|Photo from www.flixster.com|
movies like The Day After Tomorrow, The Happening, and 2012, it is no wonder that the public does not take
environmentalists seriously. No
one is going to believe that climate change is an imminent problem that will
slowly, (but yes, indeed surely,) dramatically affect our planet when Hollywood
produces movies where the sky is literally
why does it do it? If Hollywood makes these movies filled with eco-warnings,
clearly it advocates for environmental issues enough to want to spread the word
and change people’s behaviors. But why does it create such exaggerated accounts
about the abrupt end of the world that seem highly irrational and, quite
no one listens to the truth.
operate on a to-do list because they like to see results, and fast. Since
climate change generates gradual, long-term effects that are not immediate,
many people postpone acting upon possible solutions or mitigations. That’s why
Hollywood has begun to trend “eco-thrillers” that present exaggerated,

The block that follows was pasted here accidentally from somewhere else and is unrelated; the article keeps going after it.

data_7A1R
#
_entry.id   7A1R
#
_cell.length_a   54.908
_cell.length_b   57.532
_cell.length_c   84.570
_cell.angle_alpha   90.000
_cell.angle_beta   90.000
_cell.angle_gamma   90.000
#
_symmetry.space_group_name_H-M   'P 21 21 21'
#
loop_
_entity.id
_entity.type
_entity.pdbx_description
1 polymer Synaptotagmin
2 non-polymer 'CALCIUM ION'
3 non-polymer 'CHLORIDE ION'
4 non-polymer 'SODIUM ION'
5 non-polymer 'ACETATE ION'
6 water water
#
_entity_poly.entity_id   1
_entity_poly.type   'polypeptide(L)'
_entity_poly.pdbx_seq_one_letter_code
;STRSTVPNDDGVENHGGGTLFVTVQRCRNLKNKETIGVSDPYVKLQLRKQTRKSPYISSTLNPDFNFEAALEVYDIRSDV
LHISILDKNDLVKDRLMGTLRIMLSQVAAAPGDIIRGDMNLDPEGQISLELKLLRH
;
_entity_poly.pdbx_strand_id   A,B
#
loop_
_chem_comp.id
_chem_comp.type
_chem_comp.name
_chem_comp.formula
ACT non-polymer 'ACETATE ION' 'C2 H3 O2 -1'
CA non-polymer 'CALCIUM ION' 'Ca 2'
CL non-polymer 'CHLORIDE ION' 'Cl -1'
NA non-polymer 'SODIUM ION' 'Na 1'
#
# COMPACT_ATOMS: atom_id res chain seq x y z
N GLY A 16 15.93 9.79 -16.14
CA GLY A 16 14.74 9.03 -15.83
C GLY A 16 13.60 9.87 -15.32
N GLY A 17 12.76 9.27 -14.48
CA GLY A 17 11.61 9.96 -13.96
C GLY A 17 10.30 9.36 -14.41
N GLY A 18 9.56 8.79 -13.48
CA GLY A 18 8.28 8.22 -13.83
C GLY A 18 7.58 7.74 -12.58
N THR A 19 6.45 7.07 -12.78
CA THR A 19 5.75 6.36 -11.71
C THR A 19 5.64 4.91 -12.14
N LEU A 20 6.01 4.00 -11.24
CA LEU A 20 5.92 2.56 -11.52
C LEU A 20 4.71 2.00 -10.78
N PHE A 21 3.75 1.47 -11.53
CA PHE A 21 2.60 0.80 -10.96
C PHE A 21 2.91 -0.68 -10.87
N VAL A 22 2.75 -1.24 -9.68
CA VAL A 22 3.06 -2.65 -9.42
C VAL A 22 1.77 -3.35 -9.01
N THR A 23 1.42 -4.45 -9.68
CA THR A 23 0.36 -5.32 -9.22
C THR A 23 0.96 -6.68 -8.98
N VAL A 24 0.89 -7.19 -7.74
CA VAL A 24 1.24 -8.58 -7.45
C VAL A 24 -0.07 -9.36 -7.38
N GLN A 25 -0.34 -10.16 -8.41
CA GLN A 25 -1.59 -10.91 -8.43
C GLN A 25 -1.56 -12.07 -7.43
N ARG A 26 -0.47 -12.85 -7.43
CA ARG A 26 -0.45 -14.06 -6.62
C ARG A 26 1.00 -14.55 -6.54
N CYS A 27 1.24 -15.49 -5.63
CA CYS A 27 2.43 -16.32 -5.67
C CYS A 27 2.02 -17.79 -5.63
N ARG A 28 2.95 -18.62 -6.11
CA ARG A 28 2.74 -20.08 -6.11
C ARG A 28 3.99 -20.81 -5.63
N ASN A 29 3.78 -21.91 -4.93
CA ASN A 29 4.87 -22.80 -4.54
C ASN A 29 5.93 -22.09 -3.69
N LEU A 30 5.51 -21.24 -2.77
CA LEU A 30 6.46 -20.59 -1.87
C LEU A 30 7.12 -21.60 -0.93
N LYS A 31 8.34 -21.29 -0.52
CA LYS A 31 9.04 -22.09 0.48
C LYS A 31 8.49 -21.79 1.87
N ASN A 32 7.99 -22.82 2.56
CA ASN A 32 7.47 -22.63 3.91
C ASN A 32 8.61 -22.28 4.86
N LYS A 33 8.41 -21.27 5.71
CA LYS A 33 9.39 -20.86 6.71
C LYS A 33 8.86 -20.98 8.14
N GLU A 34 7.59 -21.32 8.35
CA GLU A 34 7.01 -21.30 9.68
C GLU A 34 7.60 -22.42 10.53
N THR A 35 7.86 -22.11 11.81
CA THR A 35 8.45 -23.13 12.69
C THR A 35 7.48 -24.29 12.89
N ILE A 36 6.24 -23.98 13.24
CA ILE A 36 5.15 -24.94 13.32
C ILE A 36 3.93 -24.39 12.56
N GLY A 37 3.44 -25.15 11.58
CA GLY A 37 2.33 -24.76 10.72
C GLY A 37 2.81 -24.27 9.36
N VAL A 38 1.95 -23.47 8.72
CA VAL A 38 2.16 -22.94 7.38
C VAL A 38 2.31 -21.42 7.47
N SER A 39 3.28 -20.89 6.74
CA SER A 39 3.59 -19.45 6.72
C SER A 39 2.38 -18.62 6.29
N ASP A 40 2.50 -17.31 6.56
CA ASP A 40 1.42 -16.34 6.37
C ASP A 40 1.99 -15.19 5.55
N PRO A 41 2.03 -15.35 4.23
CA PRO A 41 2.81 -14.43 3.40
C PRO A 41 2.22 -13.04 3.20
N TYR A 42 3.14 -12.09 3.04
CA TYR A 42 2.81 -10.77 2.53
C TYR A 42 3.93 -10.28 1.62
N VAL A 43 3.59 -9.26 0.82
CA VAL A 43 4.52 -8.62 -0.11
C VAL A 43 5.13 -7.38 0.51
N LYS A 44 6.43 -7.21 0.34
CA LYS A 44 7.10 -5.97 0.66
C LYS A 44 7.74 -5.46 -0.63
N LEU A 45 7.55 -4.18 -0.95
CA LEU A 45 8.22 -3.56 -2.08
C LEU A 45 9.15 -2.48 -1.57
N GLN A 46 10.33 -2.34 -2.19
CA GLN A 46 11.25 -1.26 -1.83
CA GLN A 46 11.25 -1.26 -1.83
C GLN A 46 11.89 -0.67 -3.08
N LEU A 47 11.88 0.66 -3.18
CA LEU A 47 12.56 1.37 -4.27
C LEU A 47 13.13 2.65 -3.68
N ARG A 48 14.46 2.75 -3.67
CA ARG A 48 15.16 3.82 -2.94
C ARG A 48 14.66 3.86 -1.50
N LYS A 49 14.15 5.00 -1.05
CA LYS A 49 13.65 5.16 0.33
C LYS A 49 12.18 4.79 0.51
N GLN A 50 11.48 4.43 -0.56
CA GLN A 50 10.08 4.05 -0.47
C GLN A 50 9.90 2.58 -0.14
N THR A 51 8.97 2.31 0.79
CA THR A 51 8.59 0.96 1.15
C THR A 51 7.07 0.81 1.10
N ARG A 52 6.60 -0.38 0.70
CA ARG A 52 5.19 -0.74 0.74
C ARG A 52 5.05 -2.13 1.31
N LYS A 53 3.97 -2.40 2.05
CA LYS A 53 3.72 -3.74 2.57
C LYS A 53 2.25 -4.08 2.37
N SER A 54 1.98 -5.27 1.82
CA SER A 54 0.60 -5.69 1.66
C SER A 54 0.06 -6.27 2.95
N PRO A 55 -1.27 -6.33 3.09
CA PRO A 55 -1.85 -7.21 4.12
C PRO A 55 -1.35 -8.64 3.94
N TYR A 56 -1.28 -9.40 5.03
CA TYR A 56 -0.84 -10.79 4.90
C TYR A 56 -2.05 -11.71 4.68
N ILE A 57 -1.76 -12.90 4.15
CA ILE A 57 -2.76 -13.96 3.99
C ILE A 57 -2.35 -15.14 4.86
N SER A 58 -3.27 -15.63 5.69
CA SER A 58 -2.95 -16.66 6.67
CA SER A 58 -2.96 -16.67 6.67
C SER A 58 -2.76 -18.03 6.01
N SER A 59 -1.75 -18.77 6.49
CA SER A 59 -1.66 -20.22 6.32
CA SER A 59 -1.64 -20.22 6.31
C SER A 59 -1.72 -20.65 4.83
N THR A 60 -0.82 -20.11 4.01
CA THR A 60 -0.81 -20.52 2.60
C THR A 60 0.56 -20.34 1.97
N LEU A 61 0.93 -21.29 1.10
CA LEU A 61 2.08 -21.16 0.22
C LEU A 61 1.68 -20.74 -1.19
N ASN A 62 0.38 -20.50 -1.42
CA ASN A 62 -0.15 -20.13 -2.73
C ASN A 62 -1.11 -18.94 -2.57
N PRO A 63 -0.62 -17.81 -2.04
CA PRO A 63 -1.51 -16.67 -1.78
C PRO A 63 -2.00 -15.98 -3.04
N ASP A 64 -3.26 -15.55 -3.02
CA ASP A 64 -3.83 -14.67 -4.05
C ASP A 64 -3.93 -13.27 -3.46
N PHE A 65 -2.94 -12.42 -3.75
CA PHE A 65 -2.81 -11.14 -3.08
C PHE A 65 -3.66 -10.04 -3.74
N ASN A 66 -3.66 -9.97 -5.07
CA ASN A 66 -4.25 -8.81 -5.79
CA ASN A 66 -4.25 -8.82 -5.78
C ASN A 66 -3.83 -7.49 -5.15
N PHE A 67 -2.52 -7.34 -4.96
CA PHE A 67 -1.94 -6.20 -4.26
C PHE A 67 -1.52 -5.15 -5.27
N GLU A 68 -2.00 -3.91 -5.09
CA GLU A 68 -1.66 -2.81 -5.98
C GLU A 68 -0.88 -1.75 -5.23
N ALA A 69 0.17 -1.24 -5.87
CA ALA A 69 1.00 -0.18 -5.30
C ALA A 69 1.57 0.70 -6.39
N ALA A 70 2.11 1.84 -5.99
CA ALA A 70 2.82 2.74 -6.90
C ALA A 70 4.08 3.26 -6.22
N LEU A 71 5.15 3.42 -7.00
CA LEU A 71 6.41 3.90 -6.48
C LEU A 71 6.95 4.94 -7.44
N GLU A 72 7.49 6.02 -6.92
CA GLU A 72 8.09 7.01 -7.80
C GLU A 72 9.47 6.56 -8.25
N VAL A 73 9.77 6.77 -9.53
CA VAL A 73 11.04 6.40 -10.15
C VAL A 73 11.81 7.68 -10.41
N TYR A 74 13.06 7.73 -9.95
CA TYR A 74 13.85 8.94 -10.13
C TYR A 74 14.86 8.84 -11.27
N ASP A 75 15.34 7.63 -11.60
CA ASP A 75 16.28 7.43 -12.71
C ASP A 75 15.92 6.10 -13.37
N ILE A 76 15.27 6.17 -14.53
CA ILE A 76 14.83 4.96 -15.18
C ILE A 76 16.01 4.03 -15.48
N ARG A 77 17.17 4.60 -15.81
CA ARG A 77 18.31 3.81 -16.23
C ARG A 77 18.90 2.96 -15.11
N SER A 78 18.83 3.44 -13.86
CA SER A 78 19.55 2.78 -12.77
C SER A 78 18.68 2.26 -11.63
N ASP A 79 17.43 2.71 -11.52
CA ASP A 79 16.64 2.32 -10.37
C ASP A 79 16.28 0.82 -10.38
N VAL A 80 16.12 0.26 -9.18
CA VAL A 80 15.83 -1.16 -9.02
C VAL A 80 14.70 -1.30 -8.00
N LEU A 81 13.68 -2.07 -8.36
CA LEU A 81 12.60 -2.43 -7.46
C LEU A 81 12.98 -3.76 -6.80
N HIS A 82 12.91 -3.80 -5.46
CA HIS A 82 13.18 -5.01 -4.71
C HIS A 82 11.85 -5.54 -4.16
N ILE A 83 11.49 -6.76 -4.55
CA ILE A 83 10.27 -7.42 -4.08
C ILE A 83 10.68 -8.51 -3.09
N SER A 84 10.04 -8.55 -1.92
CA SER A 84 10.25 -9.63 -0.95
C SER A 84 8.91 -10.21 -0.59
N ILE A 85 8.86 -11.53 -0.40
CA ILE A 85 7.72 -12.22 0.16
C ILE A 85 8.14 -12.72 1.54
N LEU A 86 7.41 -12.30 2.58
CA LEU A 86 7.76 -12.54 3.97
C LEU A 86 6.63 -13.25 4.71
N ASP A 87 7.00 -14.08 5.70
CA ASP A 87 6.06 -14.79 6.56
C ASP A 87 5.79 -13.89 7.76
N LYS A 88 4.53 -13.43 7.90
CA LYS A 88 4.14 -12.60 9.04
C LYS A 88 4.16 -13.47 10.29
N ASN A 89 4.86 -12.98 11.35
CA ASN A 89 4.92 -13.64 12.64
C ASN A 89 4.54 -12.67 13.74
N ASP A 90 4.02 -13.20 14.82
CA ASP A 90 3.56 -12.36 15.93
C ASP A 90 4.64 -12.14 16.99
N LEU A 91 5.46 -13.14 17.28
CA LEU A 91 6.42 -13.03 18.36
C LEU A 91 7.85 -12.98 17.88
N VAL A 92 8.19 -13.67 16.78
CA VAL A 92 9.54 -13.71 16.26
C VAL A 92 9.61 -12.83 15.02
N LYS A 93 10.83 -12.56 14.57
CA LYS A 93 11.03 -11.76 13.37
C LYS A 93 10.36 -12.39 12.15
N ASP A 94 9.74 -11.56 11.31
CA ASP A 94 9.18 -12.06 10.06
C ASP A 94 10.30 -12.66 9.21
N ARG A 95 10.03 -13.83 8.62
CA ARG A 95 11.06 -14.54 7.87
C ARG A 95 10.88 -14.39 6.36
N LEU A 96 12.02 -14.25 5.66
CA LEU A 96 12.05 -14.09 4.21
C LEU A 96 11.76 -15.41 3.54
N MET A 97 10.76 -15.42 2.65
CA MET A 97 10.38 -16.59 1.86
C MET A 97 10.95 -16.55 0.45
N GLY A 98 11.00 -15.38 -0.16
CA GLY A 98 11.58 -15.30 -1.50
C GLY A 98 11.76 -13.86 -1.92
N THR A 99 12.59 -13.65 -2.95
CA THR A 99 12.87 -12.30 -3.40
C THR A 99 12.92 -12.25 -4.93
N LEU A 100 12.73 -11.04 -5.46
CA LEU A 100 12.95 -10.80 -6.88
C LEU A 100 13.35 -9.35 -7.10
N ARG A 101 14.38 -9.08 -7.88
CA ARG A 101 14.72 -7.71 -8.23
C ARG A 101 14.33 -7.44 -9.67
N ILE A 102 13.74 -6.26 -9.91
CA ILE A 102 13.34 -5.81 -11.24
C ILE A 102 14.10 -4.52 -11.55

immediate disasters with large-scale outcomes that human activities have caused
powerless against an unwilling society, environmentalists use the apocalypse to
startle viewers from their state of ignorance or denial. It presents viewers
with an ultimatum: change your ways now or reap the consequences.
eco-thrillers have good intentions, they may hurt their own cause rather than
help it. With such dramatic flair, the sudden apocalypses can appear imaginary,
and overall, illogical. Eco-thrillers may confuse viewers about the truth of
the real eco-crisis, reinforcing any internal refusals to believe in climate
if you want to convince your friends to start recycling and composting, walking
to work, or shopping local, don’t try to scare them into it with a movie about
abrupt ice ages, plants that make you commit suicide, or Mayan prophecies that
come true with a second Noah’s Ark as our only form of salvation.
to Avatar or maybe even Wall-E.